The Buzz: 'Iron Fist' Packs a Weak Punch

Iron Fist season one review: All of Netflix’s Marvel shows have their weak points and episodes. Season one of Daredevil starts off exciting and fresh, before screeching to an anticlimactic halt (the latter half of the season was so dull I opted out of watching its second season as well as the following Jessica Jones). Luke Cage finishes strong, but requires a hefty six-hour investment before you get to the juicier stuff – the opposite problem Daredevil had. Iron Fist was the last standalone hero and season to air before The Defenders comes later this year (basically a smaller screen, smaller budget Avengers). If the slow pacing of Daredevil and Luke Cage weren’t enough to shake people off the hype train, Netflix sends a clear message with Iron Fist: don’t watch The Defenders, it will somehow be the first superhero team up to be absolutely boring.

Perhaps not entirely deserving of the unrelenting hate it’s receiving, the flaws in the show’s writing are so obvious, one has to wonder if something with the production timeline went wrong. Maybe they had to rush this show to get Defenders promo rolling. Either way, the show, which starts off decently and only gets less interesting as it goes on, suffers from a lack of standard storytelling structure. Finn Jones inexplicably plays Danny Rand/Iron Fist, which is like casting Michael Cera to play Luke Cage. Jones is never able to convey internal emotion, displaying a disconnect between him and the material.

Not that the writing gives him much to work with. Barefoot with a curly mop of hair, Rand shows back up in New York City to reclaim Rand, his father’s multi-billion dollar technology company. (For those keeping track, this has to be the fourth or fifth multi-billion dollar technology company in the Marvel Universe). He was presumed dead – thought to have died with his parents in a plane crash ten years ago, giving control of the company to the Meachums, his father’s business partner. As he’ll tell anyone who walks past, he spent the last few years in K’un-Lun, a vaguely developed alternate universe(?). There, he somehow inherited the powers of the Iron Fist, which makes his fist glow bright and be indestructible with an intense amount of concentration (honestly seems like a nerfed version of Luke Cage in what little we saw of it). And now he’s here to fight bad guys.

Though the story meanders (it seems like the main plot changes every two or three episodes), the writers never develop Rand as a character. In one episode he’s an abysmal company leader who literally loses his company millions of dollars in a matter of seconds. In another, he’s neglecting his responsibilities as the Iron Fist for one arbitrary reason or another. His decisions throughout the show are weak attempts to make his character relatable, but at times the attempts (and Jones’ execution) are so weak they should have called the show Ham Fisted.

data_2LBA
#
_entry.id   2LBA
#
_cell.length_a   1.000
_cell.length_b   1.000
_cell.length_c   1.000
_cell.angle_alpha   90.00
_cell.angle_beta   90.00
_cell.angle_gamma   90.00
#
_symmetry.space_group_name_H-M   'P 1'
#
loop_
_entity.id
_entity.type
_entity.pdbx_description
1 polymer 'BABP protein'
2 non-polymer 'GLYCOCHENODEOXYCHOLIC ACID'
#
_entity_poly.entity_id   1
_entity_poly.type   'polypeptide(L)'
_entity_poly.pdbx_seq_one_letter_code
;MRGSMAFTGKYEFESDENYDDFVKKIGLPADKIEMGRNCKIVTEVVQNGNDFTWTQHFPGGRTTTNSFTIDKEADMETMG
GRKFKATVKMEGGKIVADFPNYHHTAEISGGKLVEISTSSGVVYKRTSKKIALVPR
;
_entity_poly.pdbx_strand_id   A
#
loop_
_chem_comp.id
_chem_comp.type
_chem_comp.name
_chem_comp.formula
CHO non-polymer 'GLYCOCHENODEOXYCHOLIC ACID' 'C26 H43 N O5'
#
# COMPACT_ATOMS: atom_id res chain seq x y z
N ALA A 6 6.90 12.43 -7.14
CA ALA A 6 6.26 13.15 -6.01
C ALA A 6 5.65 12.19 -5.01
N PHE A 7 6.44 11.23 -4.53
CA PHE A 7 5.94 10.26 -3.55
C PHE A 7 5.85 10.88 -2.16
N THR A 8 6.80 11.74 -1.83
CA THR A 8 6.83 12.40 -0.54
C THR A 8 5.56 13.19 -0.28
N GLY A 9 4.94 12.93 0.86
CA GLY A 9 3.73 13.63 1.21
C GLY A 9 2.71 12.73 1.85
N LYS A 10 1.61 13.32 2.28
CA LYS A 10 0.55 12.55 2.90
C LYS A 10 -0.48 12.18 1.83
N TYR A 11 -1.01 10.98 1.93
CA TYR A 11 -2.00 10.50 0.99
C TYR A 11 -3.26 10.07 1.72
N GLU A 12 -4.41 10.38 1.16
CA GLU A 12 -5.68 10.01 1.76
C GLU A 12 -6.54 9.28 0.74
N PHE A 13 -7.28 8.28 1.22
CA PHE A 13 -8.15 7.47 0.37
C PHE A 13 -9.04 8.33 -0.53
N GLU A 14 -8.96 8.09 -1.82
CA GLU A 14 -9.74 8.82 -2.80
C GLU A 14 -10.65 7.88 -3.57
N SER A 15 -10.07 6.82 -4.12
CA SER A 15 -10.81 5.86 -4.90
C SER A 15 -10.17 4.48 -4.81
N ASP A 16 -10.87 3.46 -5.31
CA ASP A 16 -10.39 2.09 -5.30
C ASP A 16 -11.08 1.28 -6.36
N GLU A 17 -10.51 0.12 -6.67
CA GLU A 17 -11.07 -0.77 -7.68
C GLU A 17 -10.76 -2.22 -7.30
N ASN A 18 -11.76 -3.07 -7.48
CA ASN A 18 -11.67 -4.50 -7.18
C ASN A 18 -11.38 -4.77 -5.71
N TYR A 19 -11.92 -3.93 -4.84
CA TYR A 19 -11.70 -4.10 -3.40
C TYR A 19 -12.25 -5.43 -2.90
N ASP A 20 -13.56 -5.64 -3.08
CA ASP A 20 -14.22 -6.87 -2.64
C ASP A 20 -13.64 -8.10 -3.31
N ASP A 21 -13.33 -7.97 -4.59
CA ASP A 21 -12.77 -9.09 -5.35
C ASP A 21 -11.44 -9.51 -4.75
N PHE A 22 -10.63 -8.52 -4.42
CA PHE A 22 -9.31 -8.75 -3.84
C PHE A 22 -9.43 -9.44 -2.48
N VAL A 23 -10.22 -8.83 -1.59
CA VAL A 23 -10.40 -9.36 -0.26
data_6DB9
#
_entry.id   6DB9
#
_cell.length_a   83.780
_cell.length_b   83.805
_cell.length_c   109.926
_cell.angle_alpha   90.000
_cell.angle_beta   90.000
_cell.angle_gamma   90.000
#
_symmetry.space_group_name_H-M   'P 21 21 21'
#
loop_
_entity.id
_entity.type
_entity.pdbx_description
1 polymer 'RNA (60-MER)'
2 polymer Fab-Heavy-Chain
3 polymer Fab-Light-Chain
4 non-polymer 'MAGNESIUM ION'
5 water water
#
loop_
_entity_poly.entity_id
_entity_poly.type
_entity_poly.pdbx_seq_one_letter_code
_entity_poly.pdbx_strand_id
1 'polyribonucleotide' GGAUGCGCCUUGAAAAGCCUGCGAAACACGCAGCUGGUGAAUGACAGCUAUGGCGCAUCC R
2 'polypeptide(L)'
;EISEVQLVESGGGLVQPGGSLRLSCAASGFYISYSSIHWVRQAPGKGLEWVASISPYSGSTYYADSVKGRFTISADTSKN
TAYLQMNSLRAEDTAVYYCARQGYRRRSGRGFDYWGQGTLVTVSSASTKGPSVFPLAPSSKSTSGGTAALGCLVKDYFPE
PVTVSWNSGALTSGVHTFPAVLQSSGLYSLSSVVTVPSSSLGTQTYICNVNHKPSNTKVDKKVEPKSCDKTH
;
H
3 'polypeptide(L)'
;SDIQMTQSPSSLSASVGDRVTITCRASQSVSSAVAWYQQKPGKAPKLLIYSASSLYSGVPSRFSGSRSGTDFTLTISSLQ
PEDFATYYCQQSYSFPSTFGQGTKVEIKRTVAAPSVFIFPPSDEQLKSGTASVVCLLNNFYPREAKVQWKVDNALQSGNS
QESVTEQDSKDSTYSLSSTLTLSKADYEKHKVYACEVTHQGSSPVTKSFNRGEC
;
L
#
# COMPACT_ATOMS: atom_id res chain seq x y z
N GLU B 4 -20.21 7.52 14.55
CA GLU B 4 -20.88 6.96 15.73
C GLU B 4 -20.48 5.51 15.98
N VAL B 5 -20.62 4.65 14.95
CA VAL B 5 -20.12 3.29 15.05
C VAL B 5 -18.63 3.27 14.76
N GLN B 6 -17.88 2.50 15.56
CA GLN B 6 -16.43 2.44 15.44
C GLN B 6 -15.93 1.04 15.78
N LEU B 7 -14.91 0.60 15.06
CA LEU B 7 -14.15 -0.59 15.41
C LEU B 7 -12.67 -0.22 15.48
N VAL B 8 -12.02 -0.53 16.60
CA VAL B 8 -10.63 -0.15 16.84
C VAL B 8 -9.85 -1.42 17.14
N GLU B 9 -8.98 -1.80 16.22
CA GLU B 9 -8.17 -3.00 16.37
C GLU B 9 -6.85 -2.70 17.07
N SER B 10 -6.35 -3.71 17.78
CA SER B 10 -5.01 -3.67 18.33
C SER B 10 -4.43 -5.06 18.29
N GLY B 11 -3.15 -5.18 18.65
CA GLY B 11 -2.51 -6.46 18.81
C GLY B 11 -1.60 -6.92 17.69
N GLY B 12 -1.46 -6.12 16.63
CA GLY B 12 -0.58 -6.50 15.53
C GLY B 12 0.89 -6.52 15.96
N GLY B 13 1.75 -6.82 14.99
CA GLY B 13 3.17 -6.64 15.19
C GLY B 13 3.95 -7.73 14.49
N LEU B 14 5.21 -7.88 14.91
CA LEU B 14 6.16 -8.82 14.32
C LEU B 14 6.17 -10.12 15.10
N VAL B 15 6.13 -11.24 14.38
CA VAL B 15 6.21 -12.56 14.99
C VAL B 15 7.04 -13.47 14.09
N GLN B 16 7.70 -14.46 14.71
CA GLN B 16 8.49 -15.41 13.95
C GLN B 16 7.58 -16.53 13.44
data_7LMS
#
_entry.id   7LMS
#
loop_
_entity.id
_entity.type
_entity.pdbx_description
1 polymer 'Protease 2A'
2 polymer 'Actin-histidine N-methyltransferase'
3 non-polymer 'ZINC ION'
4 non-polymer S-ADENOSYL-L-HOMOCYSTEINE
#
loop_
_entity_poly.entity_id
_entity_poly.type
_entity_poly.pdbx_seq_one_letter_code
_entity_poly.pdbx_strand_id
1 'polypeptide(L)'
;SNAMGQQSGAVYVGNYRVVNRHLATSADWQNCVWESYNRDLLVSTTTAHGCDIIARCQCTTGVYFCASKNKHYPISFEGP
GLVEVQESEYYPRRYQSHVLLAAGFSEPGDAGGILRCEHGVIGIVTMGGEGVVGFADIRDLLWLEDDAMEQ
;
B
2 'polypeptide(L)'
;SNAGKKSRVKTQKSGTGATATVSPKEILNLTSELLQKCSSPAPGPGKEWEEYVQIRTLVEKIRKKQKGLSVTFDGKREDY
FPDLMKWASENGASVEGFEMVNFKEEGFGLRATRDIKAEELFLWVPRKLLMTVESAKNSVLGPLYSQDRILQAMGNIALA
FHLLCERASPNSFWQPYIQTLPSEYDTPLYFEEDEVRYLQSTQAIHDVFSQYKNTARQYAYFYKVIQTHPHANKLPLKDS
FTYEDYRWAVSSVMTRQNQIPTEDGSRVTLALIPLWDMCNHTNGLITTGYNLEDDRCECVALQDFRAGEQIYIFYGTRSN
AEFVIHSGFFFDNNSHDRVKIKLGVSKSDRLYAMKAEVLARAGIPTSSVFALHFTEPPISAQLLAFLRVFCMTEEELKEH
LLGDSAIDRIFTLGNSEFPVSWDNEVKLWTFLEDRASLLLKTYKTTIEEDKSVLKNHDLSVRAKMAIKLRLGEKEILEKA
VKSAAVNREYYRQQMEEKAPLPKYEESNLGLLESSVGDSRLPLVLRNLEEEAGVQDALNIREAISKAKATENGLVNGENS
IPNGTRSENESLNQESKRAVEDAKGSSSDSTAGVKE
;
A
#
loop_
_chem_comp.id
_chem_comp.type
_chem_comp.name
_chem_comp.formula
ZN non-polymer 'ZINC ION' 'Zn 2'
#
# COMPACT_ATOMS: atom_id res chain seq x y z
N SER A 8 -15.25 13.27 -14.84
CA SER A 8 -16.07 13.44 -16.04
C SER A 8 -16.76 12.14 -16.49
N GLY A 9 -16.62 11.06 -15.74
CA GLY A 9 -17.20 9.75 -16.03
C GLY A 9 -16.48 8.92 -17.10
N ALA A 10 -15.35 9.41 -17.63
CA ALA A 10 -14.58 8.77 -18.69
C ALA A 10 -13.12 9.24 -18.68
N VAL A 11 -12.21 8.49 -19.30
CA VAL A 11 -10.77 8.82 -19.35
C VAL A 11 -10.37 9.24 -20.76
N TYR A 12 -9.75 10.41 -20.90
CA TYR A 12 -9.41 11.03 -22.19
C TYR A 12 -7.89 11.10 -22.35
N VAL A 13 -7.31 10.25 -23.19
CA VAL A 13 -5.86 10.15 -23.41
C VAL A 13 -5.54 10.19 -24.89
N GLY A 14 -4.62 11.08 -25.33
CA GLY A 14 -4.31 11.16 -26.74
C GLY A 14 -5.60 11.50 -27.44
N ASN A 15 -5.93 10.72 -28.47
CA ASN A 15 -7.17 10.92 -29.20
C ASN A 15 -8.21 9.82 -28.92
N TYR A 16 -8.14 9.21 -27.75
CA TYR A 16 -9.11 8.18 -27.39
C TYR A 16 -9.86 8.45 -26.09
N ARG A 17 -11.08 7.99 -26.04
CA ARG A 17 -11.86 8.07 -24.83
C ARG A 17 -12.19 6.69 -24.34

Ward and Joy Meachum (played by Tom Pelphrey and Jessica Stoup) are both interesting characters confined to lazy, at times dreary boardroom subplots for much of the show. Their father, Howard (played to cringe worthy results by David Wenham) faked his death to the public and is in hiding (for no clear reason), and scenes with him feel more like punishments than plot advancements.

The show’s best character comes in the form of Jessica Henwick’s Colleen Wing, who the writers gave everything they tried to give Danny. Henwick exudes charisma from the moment she walks on the screen – she plays the sensei of a struggling dojo skilled with the katana. She gets roped into Danny’s life through some eye-rolling circumstances, but it’s all for the better that she did. Later on in the season, Sacha Dhawan and Ramon Rodriguez make effective recurring appearances (it’s hard not to notice how much more charisma Dhawan has than Jones, and wonder what might have been if the roles were reversed).

The fight scenes are also consistently entertaining, and if Jones is good for anything in the role, it’s martial arts. Fights are often exciting and packed with creative choreography, even if they’re light on Danny’s iron fist super power (the show barely feels like a superhero entity and more like a boring drama for episode-long stretches). The show’s refusal to give the audience what the want is sometimes alarming – after teasing so much in the episodes leading up to the finale, the final installment focuses solely on the most boring subplot of the show. It’s unclear whether the good stuff is being saved for season two, or if the writers genuinely didn’t see the interesting writing opportunities they were setting up for themselves.

Ultimately, the show is let down by Jones and a mostly bad stack of scripts (a few episodes, like the penultimate ‘Bar the Big Boss,’ are unexpected highlights). If I needed any more convincing to not watch Less Interesting Avengers, this was it. Two glowing thumbs down.